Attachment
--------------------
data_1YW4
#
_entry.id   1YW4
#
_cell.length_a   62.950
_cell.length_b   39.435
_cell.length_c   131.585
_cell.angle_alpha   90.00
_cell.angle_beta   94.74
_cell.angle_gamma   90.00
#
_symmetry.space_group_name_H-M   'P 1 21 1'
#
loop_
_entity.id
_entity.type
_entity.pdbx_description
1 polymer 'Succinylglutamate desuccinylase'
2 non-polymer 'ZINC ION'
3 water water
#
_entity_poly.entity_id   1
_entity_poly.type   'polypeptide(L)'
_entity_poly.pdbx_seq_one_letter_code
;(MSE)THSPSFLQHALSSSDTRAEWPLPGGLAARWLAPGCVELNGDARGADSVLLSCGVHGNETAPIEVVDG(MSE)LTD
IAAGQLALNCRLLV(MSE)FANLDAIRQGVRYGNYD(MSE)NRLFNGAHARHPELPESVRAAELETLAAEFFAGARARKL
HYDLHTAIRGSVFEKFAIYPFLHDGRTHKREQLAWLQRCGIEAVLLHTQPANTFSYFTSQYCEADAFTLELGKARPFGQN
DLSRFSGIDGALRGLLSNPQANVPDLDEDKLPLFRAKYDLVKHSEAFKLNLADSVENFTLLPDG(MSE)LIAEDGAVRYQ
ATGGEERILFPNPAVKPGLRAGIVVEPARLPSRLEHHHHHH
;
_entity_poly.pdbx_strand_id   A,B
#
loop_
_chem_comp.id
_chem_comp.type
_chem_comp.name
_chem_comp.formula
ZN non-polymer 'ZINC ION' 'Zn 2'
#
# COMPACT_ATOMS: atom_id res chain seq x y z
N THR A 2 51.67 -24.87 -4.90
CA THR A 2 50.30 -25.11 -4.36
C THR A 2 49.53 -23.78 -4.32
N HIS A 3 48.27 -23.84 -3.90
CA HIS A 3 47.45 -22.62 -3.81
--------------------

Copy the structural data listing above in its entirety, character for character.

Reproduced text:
data_1YW4
#
_entry.id   1YW4
#
_cell.length_a   62.950
_cell.length_b   39.435
_cell.length_c   131.585
_cell.angle_alpha   90.00
_cell.angle_beta   94.74
_cell.angle_gamma   90.00
#
_symmetry.space_group_name_H-M   'P 1 21 1'
#
loop_
_entity.id
_entity.type
_entity.pdbx_description
1 polymer 'Succinylglutamate desuccinylase'
2 non-polymer 'ZINC ION'
3 water water
#
_entity_poly.entity_id   1
_entity_poly.type   'polypeptide(L)'
_entity_poly.pdbx_seq_one_letter_code
;(MSE)THSPSFLQHALSSSDTRAEWPLPGGLAARWLAPGCVELNGDARGADSVLLSCGVHGNETAPIEVVDG(MSE)LTD
IAAGQLALNCRLLV(MSE)FANLDAIRQGVRYGNYD(MSE)NRLFNGAHARHPELPESVRAAELETLAAEFFAGARARKL
HYDLHTAIRGSVFEKFAIYPFLHDGRTHKREQLAWLQRCGIEAVLLHTQPANTFSYFTSQYCEADAFTLELGKARPFGQN
DLSRFSGIDGALRGLLSNPQANVPDLDEDKLPLFRAKYDLVKHSEAFKLNLADSVENFTLLPDG(MSE)LIAEDGAVRYQ
ATGGEERILFPNPAVKPGLRAGIVVEPARLPSRLEHHHHHH
;
_entity_poly.pdbx_strand_id   A,B
#
loop_
_chem_comp.id
_chem_comp.type
_chem_comp.name
_chem_comp.formula
ZN non-polymer 'ZINC ION' 'Zn 2'
#
# COMPACT_ATOMS: atom_id res chain seq x y z
N THR A 2 51.67 -24.87 -4.90
CA THR A 2 50.30 -25.11 -4.36
C THR A 2 49.53 -23.78 -4.32
N HIS A 3 48.27 -23.84 -3.90
CA HIS A 3 47.45 -22.62 -3.81